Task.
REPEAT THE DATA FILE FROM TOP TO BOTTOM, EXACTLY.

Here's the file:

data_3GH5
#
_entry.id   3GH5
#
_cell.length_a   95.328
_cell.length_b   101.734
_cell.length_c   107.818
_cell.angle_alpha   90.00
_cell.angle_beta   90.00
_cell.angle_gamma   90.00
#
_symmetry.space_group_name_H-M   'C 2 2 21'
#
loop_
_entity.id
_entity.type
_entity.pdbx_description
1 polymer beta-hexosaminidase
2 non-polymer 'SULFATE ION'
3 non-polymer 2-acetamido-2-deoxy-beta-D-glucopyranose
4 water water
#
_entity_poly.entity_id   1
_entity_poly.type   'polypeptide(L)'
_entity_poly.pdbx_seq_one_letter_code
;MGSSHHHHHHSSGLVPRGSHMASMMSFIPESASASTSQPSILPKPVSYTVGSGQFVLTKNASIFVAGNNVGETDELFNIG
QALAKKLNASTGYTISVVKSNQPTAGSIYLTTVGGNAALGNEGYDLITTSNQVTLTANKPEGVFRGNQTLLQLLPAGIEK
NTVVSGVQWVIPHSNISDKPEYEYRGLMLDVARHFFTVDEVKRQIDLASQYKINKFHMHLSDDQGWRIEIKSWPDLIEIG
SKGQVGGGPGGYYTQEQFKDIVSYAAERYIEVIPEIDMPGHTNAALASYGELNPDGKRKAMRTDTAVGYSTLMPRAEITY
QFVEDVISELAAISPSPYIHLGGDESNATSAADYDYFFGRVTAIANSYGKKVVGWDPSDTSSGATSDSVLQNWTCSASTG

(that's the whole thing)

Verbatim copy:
data_3GH5
#
_entry.id   3GH5
#
_cell.length_a   95.328
_cell.length_b   101.734
_cell.length_c   107.818
_cell.angle_alpha   90.00
_cell.angle_beta   90.00
_cell.angle_gamma   90.00
#
_symmetry.space_group_name_H-M   'C 2 2 21'
#
loop_
_entity.id
_entity.type
_entity.pdbx_description
1 polymer beta-hexosaminidase
2 non-polymer 'SULFATE ION'
3 non-polymer 2-acetamido-2-deoxy-beta-D-glucopyranose
4 water water
#
_entity_poly.entity_id   1
_entity_poly.type   'polypeptide(L)'
_entity_poly.pdbx_seq_one_letter_code
;MGSSHHHHHHSSGLVPRGSHMASMMSFIPESASASTSQPSILPKPVSYTVGSGQFVLTKNASIFVAGNNVGETDELFNIG
QALAKKLNASTGYTISVVKSNQPTAGSIYLTTVGGNAALGNEGYDLITTSNQVTLTANKPEGVFRGNQTLLQLLPAGIEK
NTVVSGVQWVIPHSNISDKPEYEYRGLMLDVARHFFTVDEVKRQIDLASQYKINKFHMHLSDDQGWRIEIKSWPDLIEIG
SKGQVGGGPGGYYTQEQFKDIVSYAAERYIEVIPEIDMPGHTNAALASYGELNPDGKRKAMRTDTAVGYSTLMPRAEITY
QFVEDVISELAAISPSPYIHLGGDESNATSAADYDYFFGRVTAIANSYGKKVVGWDPSDTSSGATSDSVLQNWTCSASTG